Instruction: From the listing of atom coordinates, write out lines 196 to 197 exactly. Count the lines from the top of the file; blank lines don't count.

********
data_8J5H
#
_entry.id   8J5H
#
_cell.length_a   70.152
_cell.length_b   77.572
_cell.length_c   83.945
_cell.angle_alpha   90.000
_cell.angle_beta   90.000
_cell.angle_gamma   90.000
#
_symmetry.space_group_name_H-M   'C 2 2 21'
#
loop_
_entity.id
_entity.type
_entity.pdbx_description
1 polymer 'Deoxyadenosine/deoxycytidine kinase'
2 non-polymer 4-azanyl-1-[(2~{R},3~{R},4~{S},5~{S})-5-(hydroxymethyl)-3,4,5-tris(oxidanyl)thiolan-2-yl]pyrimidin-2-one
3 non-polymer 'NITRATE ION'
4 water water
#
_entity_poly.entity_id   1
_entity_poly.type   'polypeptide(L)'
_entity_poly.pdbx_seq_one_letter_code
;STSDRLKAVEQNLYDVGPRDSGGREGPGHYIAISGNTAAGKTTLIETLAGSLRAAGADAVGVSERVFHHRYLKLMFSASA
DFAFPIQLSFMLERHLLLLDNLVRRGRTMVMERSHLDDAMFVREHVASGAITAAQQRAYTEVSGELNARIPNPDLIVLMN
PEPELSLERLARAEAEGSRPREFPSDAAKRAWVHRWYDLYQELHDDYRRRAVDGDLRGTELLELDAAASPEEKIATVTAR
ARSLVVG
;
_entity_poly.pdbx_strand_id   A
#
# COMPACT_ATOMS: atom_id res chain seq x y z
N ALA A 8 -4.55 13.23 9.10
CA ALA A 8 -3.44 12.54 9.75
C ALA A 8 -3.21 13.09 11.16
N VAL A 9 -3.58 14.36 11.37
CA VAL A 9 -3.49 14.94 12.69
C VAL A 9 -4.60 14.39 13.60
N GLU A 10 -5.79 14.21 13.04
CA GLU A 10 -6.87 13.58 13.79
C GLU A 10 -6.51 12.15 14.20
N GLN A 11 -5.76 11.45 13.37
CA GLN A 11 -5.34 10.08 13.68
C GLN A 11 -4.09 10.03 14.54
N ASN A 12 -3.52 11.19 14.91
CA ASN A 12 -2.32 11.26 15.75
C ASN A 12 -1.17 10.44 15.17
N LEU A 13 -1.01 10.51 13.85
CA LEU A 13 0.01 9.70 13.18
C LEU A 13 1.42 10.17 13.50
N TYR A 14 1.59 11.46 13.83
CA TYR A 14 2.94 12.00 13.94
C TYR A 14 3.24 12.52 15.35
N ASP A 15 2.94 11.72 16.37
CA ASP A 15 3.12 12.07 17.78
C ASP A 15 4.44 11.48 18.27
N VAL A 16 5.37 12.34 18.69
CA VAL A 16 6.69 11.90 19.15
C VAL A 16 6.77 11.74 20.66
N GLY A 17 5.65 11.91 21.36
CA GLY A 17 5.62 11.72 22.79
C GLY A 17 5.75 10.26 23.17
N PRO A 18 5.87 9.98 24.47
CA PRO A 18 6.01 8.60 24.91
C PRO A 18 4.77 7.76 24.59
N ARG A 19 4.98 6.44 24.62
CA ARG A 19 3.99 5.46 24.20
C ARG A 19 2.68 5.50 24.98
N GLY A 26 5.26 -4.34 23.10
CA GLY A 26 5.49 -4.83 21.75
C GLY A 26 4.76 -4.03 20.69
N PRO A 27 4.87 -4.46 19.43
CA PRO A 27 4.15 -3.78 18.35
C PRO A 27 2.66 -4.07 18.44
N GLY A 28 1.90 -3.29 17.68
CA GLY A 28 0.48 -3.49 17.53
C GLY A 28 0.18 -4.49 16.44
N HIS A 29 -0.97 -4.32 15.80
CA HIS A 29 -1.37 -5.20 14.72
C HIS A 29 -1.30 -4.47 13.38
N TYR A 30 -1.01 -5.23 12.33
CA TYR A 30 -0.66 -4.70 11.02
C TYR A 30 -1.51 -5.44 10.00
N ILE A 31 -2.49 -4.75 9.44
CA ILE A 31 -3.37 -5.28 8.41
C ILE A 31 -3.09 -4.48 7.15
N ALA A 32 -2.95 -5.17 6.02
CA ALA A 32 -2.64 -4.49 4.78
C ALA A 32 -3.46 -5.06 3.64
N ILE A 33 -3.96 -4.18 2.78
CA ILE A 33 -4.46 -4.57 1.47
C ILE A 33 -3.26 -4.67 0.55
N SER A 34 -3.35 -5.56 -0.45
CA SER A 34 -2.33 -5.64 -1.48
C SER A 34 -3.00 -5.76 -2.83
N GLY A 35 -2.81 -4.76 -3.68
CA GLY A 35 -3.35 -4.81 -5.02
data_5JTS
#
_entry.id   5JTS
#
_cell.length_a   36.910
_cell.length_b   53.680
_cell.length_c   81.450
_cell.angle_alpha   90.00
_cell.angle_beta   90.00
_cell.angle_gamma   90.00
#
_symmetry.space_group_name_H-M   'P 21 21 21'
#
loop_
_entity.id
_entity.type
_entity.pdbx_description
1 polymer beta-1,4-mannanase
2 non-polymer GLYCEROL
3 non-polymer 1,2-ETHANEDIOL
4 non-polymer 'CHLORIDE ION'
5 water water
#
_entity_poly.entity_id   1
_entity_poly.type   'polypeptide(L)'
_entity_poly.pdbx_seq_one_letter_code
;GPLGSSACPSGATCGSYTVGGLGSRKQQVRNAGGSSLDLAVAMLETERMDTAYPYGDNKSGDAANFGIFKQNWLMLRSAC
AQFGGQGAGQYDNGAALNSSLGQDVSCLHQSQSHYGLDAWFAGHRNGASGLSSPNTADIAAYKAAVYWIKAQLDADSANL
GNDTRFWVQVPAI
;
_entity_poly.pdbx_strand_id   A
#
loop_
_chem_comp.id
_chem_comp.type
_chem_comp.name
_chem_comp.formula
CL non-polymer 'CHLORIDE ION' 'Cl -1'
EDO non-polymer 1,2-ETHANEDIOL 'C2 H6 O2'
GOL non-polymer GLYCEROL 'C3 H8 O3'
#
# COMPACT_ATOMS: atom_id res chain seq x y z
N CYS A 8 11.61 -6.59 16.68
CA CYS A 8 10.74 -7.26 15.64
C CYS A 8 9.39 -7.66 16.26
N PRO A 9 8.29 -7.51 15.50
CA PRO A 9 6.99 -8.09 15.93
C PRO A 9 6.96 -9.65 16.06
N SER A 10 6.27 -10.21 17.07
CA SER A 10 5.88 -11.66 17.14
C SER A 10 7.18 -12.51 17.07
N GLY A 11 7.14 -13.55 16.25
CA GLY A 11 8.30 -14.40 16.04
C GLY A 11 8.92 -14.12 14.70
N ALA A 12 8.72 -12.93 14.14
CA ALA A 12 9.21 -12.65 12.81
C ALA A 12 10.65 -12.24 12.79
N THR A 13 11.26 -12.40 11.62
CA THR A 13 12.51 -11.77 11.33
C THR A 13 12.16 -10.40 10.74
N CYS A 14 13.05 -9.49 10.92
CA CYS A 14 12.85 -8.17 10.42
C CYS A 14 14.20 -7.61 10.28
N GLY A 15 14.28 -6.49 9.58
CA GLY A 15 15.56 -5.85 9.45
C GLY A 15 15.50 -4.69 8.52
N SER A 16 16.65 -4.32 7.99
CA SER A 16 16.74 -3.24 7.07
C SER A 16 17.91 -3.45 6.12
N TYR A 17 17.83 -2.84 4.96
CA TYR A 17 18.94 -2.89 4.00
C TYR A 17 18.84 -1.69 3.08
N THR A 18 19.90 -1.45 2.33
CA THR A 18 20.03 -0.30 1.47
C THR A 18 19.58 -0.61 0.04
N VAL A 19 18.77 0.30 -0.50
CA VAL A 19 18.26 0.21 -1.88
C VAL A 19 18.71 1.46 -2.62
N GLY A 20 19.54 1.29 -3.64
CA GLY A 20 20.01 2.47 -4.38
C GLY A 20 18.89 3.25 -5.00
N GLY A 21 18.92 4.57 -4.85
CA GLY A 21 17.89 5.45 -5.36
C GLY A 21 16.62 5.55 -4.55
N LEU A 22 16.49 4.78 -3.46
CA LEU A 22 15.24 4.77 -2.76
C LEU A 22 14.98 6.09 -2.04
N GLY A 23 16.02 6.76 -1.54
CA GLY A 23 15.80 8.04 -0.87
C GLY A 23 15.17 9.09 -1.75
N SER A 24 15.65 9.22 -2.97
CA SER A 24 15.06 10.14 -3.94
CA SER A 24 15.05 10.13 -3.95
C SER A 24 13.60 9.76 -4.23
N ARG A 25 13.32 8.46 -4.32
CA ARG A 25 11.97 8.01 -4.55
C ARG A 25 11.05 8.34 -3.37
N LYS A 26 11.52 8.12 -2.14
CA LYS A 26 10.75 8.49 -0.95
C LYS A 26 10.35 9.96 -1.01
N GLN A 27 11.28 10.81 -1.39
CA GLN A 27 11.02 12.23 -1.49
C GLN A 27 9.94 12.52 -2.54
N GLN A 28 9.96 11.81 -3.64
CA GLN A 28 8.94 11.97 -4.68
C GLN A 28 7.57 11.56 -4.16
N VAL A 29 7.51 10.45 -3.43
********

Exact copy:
N LYS A 26 11.52 8.12 -2.14
CA LYS A 26 10.75 8.49 -0.95